Kim Stanley Robinson Well, it's an interesting question, and it has been ever since Asimov brought it up, because it's attempting to outline a theory of history. And it joins the debate that his time was characterized by sort of 19th century historiography, theories of history. And there's one simple divide: the great man theory of history versus mass action theory of history. And to a certain extent, mass action was associated with the left. And Asimov was a left liberal American, and not a Marxist, but Marxism was sometimes said to be as a scientific materialism, or historical materialism was said to be a history based on science. It was a claim trying to hold to the legitimacy of the scientific method or its perceived solidity in the physical world. And then you could get results by using it and applying it to history itself. The activities of humans over time bulked in the mass. As a science fiction story postulate by a young writer, it was as good as the early 40s, or through the 40s offered. And of course, they were going through history. World War I, the Russian revolution, the 20s, the Depression of the 30s, the New Deal, World War II. A lot of history was happening, and it did look pretty chaotic.

So it was Asimov playing sort of a thought experiment by running a story in which well, what if one day science goes so strong that it could do that, as you described it, psycho-history, which I'm not sure that's the right name for it, really.

Joel McKinnon I've always thought it was kind of a goofy name for it.

Kim Stanley Robinson Yeah, it returns you to the individual. And that's exactly what it seems to me that Asimov's psycho-history was not doing. It was going to the movements of the mass, and there might have been two considerations with quintillions of people, like, how many planets did they have available, how much food was there on their planets? Were there any novas going off in the neighborhood? Or possible supernovas? And indeed, these are the kind of chaos theory contingent events, unpredictable, random, that makes history non-linear and would blow apart any predictive models.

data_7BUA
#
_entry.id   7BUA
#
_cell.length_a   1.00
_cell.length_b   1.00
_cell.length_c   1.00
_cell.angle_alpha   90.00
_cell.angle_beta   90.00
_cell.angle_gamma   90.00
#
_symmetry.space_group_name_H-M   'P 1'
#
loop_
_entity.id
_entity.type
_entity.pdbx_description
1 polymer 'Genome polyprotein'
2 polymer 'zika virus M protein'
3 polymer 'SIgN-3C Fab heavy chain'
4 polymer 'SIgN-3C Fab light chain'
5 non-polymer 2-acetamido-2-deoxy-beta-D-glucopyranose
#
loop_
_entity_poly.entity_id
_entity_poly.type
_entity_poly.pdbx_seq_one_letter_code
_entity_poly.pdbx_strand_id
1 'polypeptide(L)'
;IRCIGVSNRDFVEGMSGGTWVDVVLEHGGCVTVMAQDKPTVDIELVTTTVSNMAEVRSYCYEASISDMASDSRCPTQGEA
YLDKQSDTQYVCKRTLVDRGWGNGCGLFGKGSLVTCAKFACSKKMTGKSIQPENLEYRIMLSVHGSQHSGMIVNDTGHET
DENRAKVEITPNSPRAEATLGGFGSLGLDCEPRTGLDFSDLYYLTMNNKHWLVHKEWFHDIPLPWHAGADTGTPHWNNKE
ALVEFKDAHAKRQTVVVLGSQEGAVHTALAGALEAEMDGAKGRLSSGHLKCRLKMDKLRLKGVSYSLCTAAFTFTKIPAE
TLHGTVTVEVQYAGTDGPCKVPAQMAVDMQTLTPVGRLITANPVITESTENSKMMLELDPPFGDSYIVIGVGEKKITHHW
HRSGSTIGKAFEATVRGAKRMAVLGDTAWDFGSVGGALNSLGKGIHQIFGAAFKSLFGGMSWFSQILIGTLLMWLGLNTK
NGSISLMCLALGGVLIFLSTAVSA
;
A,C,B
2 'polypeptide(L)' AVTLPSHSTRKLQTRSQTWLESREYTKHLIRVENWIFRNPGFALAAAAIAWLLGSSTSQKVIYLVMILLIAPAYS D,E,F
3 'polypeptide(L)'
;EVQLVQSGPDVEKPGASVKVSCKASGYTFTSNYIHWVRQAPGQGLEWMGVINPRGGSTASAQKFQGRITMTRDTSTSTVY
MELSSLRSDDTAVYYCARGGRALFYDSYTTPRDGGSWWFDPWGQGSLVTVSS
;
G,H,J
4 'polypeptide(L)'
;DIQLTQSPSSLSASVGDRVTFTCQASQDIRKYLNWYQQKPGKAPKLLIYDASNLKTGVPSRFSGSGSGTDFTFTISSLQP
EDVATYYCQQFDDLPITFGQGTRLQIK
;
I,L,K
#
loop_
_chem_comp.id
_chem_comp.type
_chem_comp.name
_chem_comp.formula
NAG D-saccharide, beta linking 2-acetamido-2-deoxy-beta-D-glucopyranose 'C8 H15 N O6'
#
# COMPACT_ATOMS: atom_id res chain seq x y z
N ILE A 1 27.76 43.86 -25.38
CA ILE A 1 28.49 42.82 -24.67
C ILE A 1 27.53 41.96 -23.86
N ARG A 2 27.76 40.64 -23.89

So, ultimately, that's why people think of it now as clunky and wrong. But it was a metaphor for theories of history that were seriously debated at the time. And the historian Hayden White, whom I met once and worked for a while at UC Santa Cruz, he wrote a book that might have been called "Metahistory," where he showed that historians, philosophies of history were all based on very simple stories from the classical Greek age. And he characterized four of them that are almost like the four humors. There was a golden age, and now we are fallen, we are as beast, but we might become humans and then angels, so that we might go upward to a golden age. And a couple others that I can't remember that were ... I worked on hard when I was writing "The Years of Rice and Salt" because theories of history were very important to me in that book. But I can't remember the other two right now.

So White's work came after Asimov's Foundation and Asimov couldn't have known about it. But a comprehensive reader, as you know, he's really good on the Bible, he's really good on Shakespeare. Anything that Asimov put his mind to to write about as both a summarizer and a commentator on, he's still worth reading. It's impressive, and my biggest encounter with him, and here's his little example of psycho-history.